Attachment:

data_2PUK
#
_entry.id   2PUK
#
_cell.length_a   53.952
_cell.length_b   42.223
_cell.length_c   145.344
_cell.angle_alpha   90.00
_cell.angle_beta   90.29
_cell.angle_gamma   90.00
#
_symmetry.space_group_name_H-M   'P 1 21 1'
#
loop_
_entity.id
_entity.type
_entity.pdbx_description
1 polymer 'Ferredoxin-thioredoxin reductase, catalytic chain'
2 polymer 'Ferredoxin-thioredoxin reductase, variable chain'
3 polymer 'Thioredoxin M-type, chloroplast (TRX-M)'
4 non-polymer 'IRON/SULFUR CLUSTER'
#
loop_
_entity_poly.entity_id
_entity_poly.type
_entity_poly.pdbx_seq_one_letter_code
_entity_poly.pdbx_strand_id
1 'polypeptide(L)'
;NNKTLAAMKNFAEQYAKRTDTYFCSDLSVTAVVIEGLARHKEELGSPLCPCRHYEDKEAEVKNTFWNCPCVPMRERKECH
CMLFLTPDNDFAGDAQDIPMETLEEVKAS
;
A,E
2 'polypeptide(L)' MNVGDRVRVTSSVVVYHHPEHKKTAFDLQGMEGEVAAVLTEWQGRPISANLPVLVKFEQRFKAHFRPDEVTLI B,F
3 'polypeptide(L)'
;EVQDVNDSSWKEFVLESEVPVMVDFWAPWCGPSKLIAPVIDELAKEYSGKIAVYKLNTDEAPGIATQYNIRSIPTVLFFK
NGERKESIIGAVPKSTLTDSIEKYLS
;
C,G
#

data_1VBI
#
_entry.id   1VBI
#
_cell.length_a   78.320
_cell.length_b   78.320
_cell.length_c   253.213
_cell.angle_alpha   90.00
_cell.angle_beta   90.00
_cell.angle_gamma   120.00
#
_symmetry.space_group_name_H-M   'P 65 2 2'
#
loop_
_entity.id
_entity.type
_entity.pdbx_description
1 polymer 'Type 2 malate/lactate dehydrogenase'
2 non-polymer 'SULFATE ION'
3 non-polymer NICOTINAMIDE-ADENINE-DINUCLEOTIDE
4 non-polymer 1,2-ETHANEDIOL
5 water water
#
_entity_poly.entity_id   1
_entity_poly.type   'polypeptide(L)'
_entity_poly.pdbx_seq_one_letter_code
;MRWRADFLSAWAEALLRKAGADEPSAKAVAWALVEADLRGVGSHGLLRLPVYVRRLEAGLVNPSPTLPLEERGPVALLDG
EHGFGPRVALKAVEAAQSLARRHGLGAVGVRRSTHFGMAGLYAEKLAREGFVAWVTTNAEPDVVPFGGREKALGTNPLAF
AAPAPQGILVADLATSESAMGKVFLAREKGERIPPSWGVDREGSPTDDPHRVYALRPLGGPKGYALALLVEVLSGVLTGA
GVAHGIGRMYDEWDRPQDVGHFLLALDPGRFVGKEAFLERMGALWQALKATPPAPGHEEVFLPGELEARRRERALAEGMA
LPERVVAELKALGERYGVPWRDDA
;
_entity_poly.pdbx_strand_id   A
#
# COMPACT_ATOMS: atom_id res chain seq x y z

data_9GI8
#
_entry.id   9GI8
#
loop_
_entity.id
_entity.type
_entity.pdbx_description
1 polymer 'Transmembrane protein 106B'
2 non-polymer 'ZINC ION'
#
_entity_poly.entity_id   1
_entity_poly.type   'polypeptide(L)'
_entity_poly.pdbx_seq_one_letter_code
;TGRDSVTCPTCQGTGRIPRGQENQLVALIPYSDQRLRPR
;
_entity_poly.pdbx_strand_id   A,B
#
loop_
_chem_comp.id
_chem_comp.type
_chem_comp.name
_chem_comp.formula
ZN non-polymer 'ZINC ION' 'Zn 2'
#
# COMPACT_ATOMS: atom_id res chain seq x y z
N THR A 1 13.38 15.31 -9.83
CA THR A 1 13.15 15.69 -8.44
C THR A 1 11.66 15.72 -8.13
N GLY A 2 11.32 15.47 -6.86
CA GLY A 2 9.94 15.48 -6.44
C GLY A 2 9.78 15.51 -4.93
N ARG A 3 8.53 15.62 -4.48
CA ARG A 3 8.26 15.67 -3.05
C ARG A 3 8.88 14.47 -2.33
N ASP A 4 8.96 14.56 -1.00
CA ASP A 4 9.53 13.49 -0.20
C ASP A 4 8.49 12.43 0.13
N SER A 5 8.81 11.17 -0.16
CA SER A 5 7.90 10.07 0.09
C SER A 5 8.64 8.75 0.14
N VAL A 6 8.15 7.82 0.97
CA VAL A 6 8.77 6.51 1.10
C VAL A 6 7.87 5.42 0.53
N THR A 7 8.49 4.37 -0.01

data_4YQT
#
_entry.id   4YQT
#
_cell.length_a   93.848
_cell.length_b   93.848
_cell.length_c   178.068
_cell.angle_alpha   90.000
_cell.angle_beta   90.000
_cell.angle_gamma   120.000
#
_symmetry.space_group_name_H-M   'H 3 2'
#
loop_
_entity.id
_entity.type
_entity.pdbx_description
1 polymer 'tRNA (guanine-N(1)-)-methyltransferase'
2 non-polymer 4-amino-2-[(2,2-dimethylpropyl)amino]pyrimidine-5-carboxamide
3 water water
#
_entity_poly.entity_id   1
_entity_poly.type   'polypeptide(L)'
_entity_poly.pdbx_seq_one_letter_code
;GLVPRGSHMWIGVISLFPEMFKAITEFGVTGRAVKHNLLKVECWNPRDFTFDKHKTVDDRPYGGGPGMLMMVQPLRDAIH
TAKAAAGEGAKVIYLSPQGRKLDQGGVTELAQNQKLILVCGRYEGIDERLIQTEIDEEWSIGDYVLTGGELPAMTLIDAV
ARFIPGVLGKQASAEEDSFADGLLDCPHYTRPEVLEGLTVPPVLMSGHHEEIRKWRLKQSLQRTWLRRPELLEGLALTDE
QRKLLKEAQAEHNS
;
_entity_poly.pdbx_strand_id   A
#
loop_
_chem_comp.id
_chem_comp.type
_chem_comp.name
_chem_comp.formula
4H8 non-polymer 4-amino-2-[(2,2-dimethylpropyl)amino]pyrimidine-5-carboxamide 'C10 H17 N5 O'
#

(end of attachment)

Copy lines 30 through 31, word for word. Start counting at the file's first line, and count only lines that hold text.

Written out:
CMLFLTPDNDFAGDAQDIPMETLEEVKAS
;